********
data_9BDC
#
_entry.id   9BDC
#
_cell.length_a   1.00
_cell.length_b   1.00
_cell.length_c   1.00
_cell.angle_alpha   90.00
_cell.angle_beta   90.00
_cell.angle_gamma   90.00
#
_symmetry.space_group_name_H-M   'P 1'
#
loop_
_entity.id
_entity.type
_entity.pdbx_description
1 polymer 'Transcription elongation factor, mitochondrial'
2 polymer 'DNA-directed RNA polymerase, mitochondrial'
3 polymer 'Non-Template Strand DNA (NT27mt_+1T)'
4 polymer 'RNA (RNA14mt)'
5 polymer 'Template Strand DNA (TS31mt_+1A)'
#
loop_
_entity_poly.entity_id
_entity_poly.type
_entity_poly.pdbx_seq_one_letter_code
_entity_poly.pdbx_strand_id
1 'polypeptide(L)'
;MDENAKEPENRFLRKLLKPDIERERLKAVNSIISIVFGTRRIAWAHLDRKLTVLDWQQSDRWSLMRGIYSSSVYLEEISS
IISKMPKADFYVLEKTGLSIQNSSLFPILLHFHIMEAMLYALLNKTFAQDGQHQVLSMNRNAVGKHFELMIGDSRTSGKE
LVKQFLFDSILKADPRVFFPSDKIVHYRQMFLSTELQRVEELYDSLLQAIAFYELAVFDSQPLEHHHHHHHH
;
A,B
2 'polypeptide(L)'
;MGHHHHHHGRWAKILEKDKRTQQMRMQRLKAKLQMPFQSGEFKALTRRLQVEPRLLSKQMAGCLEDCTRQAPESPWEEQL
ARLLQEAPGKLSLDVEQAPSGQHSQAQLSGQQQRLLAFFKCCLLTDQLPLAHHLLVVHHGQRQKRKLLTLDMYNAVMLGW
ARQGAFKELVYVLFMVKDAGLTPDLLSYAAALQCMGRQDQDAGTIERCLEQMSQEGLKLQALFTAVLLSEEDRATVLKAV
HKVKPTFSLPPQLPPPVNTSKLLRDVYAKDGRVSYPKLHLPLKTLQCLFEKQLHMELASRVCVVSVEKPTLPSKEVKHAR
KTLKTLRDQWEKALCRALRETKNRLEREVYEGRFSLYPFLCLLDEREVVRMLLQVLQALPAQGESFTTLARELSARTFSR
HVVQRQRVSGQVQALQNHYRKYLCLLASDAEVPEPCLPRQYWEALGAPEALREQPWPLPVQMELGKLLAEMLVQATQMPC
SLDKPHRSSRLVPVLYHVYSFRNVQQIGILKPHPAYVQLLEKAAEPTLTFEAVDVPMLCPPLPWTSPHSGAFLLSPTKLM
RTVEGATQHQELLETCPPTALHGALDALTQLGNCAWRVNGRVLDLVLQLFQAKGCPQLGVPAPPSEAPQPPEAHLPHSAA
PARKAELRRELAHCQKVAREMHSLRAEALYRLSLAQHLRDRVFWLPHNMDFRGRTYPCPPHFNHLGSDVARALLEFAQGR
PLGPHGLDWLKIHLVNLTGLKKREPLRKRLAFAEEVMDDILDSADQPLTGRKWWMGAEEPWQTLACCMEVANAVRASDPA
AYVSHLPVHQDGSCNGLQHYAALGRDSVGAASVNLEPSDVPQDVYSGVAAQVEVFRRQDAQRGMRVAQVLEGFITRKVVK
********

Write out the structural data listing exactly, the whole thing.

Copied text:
data_9BDC
#
_entry.id   9BDC
#
_cell.length_a   1.00
_cell.length_b   1.00
_cell.length_c   1.00
_cell.angle_alpha   90.00
_cell.angle_beta   90.00
_cell.angle_gamma   90.00
#
_symmetry.space_group_name_H-M   'P 1'
#
loop_
_entity.id
_entity.type
_entity.pdbx_description
1 polymer 'Transcription elongation factor, mitochondrial'
2 polymer 'DNA-directed RNA polymerase, mitochondrial'
3 polymer 'Non-Template Strand DNA (NT27mt_+1T)'
4 polymer 'RNA (RNA14mt)'
5 polymer 'Template Strand DNA (TS31mt_+1A)'
#
loop_
_entity_poly.entity_id
_entity_poly.type
_entity_poly.pdbx_seq_one_letter_code
_entity_poly.pdbx_strand_id
1 'polypeptide(L)'
;MDENAKEPENRFLRKLLKPDIERERLKAVNSIISIVFGTRRIAWAHLDRKLTVLDWQQSDRWSLMRGIYSSSVYLEEISS
IISKMPKADFYVLEKTGLSIQNSSLFPILLHFHIMEAMLYALLNKTFAQDGQHQVLSMNRNAVGKHFELMIGDSRTSGKE
LVKQFLFDSILKADPRVFFPSDKIVHYRQMFLSTELQRVEELYDSLLQAIAFYELAVFDSQPLEHHHHHHHH
;
A,B
2 'polypeptide(L)'
;MGHHHHHHGRWAKILEKDKRTQQMRMQRLKAKLQMPFQSGEFKALTRRLQVEPRLLSKQMAGCLEDCTRQAPESPWEEQL
ARLLQEAPGKLSLDVEQAPSGQHSQAQLSGQQQRLLAFFKCCLLTDQLPLAHHLLVVHHGQRQKRKLLTLDMYNAVMLGW
ARQGAFKELVYVLFMVKDAGLTPDLLSYAAALQCMGRQDQDAGTIERCLEQMSQEGLKLQALFTAVLLSEEDRATVLKAV
HKVKPTFSLPPQLPPPVNTSKLLRDVYAKDGRVSYPKLHLPLKTLQCLFEKQLHMELASRVCVVSVEKPTLPSKEVKHAR
KTLKTLRDQWEKALCRALRETKNRLEREVYEGRFSLYPFLCLLDEREVVRMLLQVLQALPAQGESFTTLARELSARTFSR
HVVQRQRVSGQVQALQNHYRKYLCLLASDAEVPEPCLPRQYWEALGAPEALREQPWPLPVQMELGKLLAEMLVQATQMPC
SLDKPHRSSRLVPVLYHVYSFRNVQQIGILKPHPAYVQLLEKAAEPTLTFEAVDVPMLCPPLPWTSPHSGAFLLSPTKLM
RTVEGATQHQELLETCPPTALHGALDALTQLGNCAWRVNGRVLDLVLQLFQAKGCPQLGVPAPPSEAPQPPEAHLPHSAA
PARKAELRRELAHCQKVAREMHSLRAEALYRLSLAQHLRDRVFWLPHNMDFRGRTYPCPPHFNHLGSDVARALLEFAQGR
PLGPHGLDWLKIHLVNLTGLKKREPLRKRLAFAEEVMDDILDSADQPLTGRKWWMGAEEPWQTLACCMEVANAVRASDPA
AYVSHLPVHQDGSCNGLQHYAALGRDSVGAASVNLEPSDVPQDVYSGVAAQVEVFRRQDAQRGMRVAQVLEGFITRKVVK